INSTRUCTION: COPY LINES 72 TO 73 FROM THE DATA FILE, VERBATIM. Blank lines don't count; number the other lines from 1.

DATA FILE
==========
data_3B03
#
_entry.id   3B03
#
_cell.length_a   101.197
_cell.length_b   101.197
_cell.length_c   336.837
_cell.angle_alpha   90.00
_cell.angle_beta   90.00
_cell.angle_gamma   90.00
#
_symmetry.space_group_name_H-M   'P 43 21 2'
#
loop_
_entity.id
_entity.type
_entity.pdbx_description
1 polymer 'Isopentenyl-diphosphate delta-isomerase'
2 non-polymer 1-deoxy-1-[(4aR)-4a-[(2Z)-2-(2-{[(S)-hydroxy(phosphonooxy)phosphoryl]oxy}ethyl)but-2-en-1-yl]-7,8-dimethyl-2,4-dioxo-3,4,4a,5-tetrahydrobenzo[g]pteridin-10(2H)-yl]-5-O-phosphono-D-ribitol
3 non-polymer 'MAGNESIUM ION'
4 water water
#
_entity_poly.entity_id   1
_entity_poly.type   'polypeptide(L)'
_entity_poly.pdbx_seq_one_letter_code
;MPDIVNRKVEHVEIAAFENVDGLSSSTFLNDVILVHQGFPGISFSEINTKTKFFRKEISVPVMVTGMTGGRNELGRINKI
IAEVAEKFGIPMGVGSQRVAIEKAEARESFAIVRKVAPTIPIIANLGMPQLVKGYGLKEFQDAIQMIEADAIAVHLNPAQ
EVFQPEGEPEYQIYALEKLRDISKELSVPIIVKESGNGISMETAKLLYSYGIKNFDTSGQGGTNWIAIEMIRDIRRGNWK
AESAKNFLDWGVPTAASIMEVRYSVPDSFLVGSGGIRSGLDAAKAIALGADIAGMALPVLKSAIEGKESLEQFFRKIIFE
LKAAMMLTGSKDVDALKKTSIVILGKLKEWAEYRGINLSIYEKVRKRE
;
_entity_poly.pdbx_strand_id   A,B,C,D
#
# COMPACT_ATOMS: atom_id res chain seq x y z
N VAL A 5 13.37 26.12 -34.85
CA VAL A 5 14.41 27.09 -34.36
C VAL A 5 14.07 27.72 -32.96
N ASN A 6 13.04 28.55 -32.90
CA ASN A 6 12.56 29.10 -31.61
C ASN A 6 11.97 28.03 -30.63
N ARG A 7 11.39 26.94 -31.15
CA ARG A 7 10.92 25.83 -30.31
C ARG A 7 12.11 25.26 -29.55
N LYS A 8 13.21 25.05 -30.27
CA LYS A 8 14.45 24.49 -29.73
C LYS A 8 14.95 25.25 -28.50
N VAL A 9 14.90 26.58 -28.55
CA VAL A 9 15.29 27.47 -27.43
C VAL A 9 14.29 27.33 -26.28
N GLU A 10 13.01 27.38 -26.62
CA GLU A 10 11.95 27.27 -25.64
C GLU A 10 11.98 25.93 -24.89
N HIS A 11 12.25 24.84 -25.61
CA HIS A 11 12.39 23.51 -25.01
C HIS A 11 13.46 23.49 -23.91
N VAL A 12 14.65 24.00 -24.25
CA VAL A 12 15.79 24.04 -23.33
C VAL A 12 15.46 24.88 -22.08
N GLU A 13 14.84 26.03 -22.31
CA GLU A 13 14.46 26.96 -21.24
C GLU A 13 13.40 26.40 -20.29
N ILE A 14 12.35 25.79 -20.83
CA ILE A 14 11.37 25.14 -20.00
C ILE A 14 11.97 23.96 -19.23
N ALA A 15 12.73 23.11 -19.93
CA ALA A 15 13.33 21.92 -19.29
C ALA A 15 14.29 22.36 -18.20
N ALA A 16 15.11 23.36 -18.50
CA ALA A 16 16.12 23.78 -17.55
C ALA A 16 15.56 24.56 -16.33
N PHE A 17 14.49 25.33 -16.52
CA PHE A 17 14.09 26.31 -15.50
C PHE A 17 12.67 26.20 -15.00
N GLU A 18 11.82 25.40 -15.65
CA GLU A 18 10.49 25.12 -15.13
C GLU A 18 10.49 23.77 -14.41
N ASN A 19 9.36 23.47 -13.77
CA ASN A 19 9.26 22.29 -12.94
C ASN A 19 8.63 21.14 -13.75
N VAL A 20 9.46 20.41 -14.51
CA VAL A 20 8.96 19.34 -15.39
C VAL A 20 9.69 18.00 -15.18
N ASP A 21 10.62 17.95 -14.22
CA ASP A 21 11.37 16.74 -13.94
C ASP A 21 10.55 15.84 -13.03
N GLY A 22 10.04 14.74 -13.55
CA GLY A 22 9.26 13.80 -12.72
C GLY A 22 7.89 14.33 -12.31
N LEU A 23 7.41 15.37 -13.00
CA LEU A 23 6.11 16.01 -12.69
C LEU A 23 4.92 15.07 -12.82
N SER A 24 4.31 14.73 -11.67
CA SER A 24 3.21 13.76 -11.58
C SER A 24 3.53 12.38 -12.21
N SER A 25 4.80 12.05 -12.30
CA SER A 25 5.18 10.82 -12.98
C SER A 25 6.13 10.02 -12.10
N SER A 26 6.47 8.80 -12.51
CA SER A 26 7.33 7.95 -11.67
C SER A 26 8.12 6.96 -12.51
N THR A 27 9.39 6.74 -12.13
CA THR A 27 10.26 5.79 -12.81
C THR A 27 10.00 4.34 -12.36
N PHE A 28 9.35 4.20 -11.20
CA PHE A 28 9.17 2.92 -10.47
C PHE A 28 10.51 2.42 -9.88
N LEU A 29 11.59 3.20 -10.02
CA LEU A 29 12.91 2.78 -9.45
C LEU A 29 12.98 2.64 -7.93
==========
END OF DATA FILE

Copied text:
CA PHE A 17 14.09 26.31 -15.50
C PHE A 17 12.67 26.20 -15.00